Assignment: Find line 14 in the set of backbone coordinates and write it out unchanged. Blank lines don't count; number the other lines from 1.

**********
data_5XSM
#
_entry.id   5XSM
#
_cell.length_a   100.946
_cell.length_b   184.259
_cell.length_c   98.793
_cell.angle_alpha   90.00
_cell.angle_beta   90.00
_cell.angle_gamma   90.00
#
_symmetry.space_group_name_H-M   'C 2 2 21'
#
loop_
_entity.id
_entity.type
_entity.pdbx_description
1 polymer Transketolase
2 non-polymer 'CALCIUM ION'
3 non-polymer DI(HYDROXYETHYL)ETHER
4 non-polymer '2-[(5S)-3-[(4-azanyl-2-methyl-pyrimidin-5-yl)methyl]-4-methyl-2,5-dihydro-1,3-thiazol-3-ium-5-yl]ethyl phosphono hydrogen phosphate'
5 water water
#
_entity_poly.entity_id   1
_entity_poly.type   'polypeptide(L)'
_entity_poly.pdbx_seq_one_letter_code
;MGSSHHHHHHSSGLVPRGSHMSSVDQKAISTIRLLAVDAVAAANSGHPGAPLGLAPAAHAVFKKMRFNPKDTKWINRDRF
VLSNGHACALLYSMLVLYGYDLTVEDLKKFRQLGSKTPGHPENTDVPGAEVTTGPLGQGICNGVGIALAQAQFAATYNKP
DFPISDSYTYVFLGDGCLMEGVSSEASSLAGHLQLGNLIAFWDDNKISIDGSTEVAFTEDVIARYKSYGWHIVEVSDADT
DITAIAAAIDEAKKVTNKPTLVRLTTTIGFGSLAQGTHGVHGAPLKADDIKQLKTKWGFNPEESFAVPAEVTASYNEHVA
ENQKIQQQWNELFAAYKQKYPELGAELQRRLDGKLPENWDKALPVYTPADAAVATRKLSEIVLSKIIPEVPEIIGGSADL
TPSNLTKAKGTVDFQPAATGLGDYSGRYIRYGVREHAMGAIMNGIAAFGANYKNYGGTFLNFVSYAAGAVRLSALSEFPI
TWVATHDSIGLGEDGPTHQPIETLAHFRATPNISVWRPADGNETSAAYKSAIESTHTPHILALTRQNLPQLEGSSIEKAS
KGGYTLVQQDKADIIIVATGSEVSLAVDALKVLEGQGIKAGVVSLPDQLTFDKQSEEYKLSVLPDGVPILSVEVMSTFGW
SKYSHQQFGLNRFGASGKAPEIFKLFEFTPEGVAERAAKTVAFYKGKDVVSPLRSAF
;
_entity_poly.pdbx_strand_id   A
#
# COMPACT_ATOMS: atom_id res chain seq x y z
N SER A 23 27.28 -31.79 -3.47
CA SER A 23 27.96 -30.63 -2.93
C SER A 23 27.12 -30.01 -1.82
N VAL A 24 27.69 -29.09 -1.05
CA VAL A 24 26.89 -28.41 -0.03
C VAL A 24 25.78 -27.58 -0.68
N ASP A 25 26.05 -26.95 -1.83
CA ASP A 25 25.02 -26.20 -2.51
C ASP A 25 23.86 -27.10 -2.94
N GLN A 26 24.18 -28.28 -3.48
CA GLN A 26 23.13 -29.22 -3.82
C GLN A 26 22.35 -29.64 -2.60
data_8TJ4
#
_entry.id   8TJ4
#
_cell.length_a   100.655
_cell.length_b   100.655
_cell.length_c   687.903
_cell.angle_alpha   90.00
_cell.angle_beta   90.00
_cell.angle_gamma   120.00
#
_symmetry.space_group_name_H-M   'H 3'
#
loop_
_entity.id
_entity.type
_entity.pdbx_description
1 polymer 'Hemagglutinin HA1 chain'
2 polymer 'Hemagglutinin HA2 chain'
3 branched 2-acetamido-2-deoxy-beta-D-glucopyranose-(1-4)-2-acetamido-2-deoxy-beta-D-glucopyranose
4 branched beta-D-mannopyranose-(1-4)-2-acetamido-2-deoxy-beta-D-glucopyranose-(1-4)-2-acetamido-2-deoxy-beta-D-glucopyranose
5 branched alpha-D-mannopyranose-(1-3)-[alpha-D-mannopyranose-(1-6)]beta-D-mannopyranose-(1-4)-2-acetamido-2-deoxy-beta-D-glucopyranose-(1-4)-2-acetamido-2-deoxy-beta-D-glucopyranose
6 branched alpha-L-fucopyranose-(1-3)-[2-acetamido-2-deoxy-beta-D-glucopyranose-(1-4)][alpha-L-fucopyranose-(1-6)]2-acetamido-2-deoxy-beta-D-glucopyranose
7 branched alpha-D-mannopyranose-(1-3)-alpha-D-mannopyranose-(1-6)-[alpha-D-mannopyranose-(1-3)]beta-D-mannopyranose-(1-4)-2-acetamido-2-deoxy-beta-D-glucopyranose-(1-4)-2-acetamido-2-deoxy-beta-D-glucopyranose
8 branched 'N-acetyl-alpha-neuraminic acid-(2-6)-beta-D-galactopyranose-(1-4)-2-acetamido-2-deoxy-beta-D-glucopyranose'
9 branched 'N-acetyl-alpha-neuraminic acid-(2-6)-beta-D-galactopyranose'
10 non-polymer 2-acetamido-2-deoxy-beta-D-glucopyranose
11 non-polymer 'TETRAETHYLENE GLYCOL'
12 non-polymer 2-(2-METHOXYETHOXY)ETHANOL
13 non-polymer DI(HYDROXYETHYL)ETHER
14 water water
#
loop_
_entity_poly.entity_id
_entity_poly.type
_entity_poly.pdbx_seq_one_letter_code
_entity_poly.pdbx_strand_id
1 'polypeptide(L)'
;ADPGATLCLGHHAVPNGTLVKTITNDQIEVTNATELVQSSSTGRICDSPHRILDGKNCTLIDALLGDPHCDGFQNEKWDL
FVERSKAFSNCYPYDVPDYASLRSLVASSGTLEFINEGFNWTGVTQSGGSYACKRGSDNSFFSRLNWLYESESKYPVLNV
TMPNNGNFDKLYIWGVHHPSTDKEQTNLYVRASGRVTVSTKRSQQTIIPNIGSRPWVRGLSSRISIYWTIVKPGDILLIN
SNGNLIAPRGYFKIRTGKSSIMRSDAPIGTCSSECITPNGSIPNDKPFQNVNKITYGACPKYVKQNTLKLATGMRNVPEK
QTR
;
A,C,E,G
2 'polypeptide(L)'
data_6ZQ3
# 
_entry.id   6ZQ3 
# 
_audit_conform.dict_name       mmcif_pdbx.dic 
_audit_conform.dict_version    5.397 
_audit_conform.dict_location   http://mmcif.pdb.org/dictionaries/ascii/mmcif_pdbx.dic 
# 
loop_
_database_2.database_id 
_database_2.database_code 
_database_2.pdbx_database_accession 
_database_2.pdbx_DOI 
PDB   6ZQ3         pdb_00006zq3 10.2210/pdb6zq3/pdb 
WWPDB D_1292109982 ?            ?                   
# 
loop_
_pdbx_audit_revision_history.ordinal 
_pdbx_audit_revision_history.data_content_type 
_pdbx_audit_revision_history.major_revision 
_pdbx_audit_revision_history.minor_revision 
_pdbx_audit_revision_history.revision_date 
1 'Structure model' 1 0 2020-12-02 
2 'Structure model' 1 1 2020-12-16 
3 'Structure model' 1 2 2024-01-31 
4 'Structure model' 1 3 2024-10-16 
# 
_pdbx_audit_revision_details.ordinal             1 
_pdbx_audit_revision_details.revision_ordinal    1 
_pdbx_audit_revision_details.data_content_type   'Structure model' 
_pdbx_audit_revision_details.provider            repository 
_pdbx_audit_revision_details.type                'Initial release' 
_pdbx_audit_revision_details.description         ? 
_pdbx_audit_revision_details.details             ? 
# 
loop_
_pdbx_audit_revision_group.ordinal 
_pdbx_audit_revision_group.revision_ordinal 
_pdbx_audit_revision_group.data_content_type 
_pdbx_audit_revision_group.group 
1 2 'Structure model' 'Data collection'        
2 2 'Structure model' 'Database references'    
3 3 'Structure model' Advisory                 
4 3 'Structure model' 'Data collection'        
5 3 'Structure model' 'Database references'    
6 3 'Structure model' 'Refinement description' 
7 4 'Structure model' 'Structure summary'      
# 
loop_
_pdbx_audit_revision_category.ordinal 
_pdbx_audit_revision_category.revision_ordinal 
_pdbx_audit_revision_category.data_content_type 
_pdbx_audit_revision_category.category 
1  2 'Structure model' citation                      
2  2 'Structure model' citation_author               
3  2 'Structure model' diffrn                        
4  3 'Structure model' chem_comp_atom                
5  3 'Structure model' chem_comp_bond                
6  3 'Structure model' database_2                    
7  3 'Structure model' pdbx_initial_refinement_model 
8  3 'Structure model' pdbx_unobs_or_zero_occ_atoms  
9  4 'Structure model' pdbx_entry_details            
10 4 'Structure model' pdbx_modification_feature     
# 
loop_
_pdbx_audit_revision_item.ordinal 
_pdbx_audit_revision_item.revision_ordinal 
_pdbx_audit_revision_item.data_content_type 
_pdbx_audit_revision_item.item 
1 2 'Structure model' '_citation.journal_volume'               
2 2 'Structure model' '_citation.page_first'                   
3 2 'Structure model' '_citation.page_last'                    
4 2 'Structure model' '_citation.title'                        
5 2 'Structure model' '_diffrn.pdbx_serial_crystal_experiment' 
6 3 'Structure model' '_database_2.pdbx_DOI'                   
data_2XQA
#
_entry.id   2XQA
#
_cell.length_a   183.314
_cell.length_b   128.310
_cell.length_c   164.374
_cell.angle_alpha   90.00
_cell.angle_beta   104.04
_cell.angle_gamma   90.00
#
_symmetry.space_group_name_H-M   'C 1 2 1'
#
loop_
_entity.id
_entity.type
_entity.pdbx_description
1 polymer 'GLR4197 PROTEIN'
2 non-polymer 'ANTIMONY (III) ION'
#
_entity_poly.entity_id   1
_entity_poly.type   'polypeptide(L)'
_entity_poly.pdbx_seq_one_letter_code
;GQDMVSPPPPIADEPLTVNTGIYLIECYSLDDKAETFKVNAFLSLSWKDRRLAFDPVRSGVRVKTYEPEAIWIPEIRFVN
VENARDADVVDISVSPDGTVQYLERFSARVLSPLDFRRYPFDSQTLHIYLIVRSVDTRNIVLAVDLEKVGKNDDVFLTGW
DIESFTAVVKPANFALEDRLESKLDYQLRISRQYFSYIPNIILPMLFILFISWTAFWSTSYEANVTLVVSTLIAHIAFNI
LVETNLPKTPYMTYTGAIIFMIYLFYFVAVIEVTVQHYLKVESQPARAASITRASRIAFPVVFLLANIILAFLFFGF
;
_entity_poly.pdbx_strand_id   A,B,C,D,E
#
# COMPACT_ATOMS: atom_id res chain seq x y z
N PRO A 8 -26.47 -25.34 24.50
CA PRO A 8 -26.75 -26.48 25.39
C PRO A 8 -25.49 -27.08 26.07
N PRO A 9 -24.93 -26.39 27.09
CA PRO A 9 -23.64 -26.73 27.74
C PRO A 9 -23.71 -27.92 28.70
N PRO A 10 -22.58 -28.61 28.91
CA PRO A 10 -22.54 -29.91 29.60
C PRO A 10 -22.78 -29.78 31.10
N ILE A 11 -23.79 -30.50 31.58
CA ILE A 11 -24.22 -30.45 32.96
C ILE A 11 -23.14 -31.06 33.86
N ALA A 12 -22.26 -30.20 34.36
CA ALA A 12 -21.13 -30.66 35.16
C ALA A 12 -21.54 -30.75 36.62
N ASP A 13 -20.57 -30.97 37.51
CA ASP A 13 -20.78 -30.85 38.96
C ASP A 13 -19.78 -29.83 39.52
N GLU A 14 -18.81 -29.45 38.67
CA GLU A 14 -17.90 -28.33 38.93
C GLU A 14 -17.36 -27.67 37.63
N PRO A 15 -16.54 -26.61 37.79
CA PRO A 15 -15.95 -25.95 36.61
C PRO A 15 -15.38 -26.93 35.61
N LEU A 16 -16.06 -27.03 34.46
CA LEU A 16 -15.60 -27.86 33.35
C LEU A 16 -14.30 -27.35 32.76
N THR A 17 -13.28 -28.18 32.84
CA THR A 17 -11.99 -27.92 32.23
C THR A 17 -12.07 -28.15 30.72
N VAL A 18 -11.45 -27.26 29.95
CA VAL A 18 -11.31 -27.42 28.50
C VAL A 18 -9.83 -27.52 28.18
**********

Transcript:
loop_